A widely used fuzzy reasoning algorithm was modified and implemented via an expert system to assess the potential risk of employee repetitive strain injury in the workplace. This fuzzy relational model, known as the Priority First Cover Algorithm (PFC), was adapted to describe the relationship between 12 cumulative trauma disorders (CTDs) of the upper extremity, and 29 identified risk factors. The algorithm, which finds a suboptimal subset from a group of variables based on the criterion of...

  14. Sikap Kerja Duduk Terhadap Cumulative Trauma Disorder

    OpenAIRE

    Rahmawati, Yulita; Sugiharto, -

    2011-01-01

    Permasalahan yang diteliti adalah adakah hubungan antara sikap kerja duduk dengan kejadian Cumulative Trauma Disorder (CTD) pada pekerja bagian pengamplasan di PT. Geromar Jepara. Tujuan yang ingin dicapai adalah untuk mengetahui hubungan antara sikap kerja duduk dengan kejadian CTD pada pekerja bagian pengamplasan. Metode penelitian ini bersifat explanatory dengan menggunakan pendekatan belah lintang. Populasi dalam penelitian ini adalah pekerja bagian pengamplasan sebanyak 30 orang. Teknik ...

  15. Cumulative Effect of Depression on Dementia Risk

    OpenAIRE

    Olazarán, J.; Trincado, R.; Bermejo-Pareja, F.

    2013-01-01

    Objective. To analyze a potential cumulative effect of life-time depression on dementia and Alzheimer's disease (AD), with control of vascular factors (VFs). Methods. This study was a subanalysis of the Neurological Disorders in Central Spain (NEDICES) study. Past and present depression, VFs, dementia status, and dementia due to AD were documented at study inception. Dementia status was also documented after three years. Four groups were created according to baseline data: never depression (n...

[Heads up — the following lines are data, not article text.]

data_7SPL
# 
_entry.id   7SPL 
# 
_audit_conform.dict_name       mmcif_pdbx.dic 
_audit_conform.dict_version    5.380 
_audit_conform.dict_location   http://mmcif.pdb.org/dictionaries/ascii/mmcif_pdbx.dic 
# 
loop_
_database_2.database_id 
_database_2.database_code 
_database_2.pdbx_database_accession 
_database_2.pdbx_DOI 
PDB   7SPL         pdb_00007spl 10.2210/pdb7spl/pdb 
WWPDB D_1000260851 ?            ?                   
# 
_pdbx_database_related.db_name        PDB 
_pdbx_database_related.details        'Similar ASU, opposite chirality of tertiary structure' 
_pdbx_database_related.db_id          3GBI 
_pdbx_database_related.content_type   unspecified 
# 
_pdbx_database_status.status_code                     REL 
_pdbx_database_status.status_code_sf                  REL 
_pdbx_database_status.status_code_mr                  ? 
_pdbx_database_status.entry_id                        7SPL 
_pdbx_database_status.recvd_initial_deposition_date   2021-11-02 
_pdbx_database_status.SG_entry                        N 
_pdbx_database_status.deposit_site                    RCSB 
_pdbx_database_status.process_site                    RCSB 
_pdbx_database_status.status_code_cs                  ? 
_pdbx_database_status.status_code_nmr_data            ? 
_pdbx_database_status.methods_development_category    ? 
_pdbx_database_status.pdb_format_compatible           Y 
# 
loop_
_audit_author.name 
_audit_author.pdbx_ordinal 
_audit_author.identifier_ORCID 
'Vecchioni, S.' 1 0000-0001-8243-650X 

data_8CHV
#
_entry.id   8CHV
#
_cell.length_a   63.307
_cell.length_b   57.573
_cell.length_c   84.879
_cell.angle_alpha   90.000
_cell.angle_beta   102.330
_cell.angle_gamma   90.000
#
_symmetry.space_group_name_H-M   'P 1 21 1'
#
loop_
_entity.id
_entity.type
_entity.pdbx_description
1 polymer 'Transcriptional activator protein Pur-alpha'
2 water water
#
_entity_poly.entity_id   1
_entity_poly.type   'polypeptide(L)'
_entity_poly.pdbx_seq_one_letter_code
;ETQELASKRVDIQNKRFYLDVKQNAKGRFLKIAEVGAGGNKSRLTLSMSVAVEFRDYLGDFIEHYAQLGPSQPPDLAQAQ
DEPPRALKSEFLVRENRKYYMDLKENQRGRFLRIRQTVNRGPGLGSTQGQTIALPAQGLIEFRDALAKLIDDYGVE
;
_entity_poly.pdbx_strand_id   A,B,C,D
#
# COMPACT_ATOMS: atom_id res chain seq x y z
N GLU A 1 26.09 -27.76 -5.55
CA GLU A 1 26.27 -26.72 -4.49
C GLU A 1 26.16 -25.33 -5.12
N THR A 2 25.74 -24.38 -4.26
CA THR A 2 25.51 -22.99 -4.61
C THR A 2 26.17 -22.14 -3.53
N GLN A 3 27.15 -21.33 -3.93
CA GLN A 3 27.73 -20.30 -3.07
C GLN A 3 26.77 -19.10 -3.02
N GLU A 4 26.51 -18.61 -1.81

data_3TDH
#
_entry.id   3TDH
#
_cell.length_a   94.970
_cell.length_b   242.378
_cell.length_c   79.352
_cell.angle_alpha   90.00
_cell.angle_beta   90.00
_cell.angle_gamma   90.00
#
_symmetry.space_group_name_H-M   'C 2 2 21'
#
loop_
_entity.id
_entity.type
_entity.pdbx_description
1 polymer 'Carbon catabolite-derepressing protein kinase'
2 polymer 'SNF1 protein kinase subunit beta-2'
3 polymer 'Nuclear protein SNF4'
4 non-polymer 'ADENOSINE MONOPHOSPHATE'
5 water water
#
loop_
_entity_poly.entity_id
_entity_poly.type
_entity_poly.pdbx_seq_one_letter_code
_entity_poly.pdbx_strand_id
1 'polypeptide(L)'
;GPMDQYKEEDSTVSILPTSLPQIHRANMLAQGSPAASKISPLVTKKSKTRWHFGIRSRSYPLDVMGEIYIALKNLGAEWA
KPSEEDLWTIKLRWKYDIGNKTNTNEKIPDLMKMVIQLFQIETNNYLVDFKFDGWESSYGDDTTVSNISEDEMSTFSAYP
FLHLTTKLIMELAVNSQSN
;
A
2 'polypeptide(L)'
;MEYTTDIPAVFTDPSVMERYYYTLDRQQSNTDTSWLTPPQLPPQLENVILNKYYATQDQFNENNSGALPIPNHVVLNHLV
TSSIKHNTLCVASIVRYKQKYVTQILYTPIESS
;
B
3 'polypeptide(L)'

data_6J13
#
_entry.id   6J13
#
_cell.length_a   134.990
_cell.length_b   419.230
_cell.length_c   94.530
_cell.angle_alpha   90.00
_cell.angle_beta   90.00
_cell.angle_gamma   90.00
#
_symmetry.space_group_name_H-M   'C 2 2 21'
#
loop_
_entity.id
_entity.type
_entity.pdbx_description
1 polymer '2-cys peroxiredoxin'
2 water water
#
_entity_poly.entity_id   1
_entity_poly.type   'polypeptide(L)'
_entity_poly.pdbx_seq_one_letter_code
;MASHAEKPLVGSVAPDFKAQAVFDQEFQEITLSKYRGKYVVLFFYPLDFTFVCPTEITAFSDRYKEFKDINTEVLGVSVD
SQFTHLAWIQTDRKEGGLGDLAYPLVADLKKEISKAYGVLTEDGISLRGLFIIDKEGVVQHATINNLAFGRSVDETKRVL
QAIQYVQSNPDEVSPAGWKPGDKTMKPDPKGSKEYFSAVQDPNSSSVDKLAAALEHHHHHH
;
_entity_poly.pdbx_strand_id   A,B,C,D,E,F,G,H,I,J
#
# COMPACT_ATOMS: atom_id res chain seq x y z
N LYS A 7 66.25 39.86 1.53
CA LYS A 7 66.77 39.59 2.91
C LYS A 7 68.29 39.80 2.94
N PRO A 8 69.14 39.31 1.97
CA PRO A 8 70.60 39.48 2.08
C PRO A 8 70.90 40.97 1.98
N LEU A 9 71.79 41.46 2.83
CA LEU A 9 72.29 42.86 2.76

16. Cumulative release to the accessible environment

    International Nuclear Information System (INIS)

    Kanehiro, B.

    1985-01-01

    The Containment and Isolation Working Group considered issues related to the postclosure behavior of repositories in crystalline rock. This working group was further divided into subgroups to consider the progress since the 1978 GAIN Symposium and identify research needs in the individual areas of regional ground-water flow, ground-water travel time, fractional release, and cumulative release. The analysis and findings of the Fractional Release Subgroup are presented

  17. Evaluation of elemental profiling methods, including laser-induced breakdown spectroscopy (LIBS), for the differentiation of Cannabis plant material grown in different nutrient solutions.

    Science.gov (United States)

    El-Deftar, Moteaa M; Robertson, James; Foster, Simon; Lennard, Chris

    2015-06-01

    Laser-induced breakdown spectroscopy (LIBS) is an emerging atomic emission based solid sampling technique that has many potential forensic applications. In this study, the analytical performance of LIBS, as well as that of inductively coupled plasma mass spectrometry (ICP-MS), laser ablation inductively coupled plasma mass spectrometry (LA-ICP-MS) and X-ray microfluorescence (μXRF), was evaluated for the ability to conduct elemental analyses on Cannabis plant material, with a specific investigation of the possible links between hydroponic nutrients and elemental profiles from associated plant material. No such study has been previously published in the literature. Good correlation among the four techniques was observed when the concentrations or peak areas of the elements of interest were monitored. For Cannabis samples collected at the same growth time, the elemental profiles could be related to the use of particular commercial nutrients. In addition, the study demonstrated that ICP-MS, LA-ICP-MS and LIBS are suitable techniques for the comparison of Cannabis samples from different sources, with high discriminating powers being achieved. On the other hand, μXRF method was not suitable for the discrimination of Cannabis samples originating from different growth nutrients. Copyright © 2015 Elsevier Ireland Ltd. All rights reserved.

  18. Higher order cumulants in colorless partonic plasma

    Energy Technology Data Exchange (ETDEWEB)